- All K-series rubber pads use dome head nuts for securing the pads, to make removal easy at a later date if required.
- These pads are available for most common 5 ton, 8 ton and 13 ton excavators on the market
- These pads are available in 400mm, 450mm and 500mm widths.
Clip-On Rubber Pads
The second style of rubber pad that is also very popular is the Clip-on style pad.
These pads are typically used on 13 and 20 ton excavators, but we can also offer versions to suit 8 ton excavators as well.
The benefits of Clip-on rubber pads is that they are very quick to fit, as they just clip over the existing steel pads. In particular, the K-series rubber pad supplied by SPS has a fixed clip to one end of the pad which means that only one end of the pad has to be secured which halves the fitting time. This also has the added benefit of being like the bolt-on pads where the strength of the steel track shoe is retained.
Some of the overall benefits of all types of rubber pads are as follows:
- Increased durability due to the fact that steel tracks last 2-3 times the life of a rubber track
- Flexibility to change between steel & rubber depending on application
- Lower lifetime costs compared with rubber tracks
Some of the disadvantages of rubber pads are:
- Higher upfront cost compared with rubber tracks
- Increased fitting time compared with rubber tracks
- Rubber pads normally increase the weight of the machine.
So what is the verdict? Rubber Tracks or Rubber Pads?
So finally, what is the verdict - are rubber tracks or rubber pads the best for me?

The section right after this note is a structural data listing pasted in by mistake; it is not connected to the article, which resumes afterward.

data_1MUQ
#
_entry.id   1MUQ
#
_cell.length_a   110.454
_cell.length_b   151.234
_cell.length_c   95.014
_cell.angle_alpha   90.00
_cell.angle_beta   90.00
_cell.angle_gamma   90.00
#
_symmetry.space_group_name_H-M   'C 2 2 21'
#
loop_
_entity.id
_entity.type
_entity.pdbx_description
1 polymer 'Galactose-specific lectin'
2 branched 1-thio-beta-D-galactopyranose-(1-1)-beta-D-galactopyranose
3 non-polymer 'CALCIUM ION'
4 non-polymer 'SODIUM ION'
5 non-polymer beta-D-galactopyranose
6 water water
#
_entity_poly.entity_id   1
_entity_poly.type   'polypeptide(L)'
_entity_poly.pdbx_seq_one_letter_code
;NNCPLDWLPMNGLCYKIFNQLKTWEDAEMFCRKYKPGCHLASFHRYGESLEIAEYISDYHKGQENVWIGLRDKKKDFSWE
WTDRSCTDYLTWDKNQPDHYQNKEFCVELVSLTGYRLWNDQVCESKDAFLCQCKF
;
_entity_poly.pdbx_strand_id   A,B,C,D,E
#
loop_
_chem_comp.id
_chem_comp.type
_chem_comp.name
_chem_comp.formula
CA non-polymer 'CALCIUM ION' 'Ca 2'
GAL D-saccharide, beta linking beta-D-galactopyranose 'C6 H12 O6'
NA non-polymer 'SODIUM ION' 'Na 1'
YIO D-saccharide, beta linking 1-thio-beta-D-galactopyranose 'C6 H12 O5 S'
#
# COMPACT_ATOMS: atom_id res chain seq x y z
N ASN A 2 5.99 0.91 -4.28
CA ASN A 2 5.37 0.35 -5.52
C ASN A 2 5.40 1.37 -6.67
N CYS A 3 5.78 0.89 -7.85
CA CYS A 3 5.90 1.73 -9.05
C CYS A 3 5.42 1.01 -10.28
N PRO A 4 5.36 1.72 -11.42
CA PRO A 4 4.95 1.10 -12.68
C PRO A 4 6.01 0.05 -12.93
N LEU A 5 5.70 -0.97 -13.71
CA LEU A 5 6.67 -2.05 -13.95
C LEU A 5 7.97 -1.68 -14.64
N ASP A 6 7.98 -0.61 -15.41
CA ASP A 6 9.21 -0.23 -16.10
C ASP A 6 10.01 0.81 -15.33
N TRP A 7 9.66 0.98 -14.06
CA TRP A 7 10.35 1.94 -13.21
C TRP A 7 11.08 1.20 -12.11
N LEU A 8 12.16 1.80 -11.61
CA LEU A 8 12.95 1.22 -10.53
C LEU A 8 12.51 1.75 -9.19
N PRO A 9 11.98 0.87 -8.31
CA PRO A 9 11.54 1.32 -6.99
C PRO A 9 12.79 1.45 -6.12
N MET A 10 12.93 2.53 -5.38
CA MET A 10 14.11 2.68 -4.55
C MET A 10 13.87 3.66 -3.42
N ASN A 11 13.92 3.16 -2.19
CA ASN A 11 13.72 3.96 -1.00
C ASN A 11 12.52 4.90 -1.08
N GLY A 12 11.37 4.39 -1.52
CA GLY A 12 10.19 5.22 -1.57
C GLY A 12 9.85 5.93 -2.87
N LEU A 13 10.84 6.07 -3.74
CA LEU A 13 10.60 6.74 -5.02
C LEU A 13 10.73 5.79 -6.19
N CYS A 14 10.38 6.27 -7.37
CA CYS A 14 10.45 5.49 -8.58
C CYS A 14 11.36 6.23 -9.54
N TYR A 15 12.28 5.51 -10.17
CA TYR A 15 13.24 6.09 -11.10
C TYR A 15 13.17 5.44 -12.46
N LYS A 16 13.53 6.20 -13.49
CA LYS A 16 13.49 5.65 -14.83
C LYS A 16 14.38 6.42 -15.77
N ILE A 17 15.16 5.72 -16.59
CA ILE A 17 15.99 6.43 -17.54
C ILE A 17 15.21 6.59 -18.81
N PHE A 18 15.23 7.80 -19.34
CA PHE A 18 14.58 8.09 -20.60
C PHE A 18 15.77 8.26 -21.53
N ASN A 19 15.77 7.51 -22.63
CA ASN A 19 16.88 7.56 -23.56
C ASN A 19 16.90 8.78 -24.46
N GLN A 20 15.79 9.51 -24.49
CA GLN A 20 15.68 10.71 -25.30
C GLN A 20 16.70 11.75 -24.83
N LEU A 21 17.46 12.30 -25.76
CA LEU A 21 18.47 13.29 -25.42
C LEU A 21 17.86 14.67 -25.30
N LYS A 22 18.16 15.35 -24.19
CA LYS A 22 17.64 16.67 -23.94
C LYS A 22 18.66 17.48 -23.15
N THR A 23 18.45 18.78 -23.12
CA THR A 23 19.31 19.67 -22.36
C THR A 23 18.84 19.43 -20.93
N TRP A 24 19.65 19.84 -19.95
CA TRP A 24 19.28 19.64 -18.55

This is a difficult question to answer, but our recommendation is that on diggers which are 4 ton and below stick with rubber tracks - you will struggle to get much benefit out of switching to rubber pads.
For machine 5 ton and upwards, we feel that operators or fleet managers should take a serious look at rubber pads. Some key considerations are:
- How quickly are you replacing your fleet? If you are changing your fleet around the 2 year mark, then you may be best to stick with rubber tracks. In a typical plant hire environment, a rubber track will last 18 - 24 months. If you are changing your fleet around this point, then you won’t really get much benefit out of running your machines on rubber pads. If you swap your fleet after this point then it could be a different story.
- If you are running machines on demolition type sites, or a lot of rubble and hardcore, then having machines on rubber pads allows you to remove the pads for these applications and switch back when that job is finished.
- Cash flow - rubber pads have a higher upfront cost. Typically you will be looking at 1.25 to 1.75 times the cost of a rubber track but rubber pads will last approx 3-4 time as long as rubber tracks, so over the lifetime of the digger you will see significant savings.
For machines 13 ton and up, rubber pads are really the only viable option, due to the weight of the machine being too heavy for the rubber track.
I trust this article is of interest to you, and we would love to hear feedback from the industry. Please feel free to email your viewpoints to firstname.lastname@example.org
We look forward to hearing from you!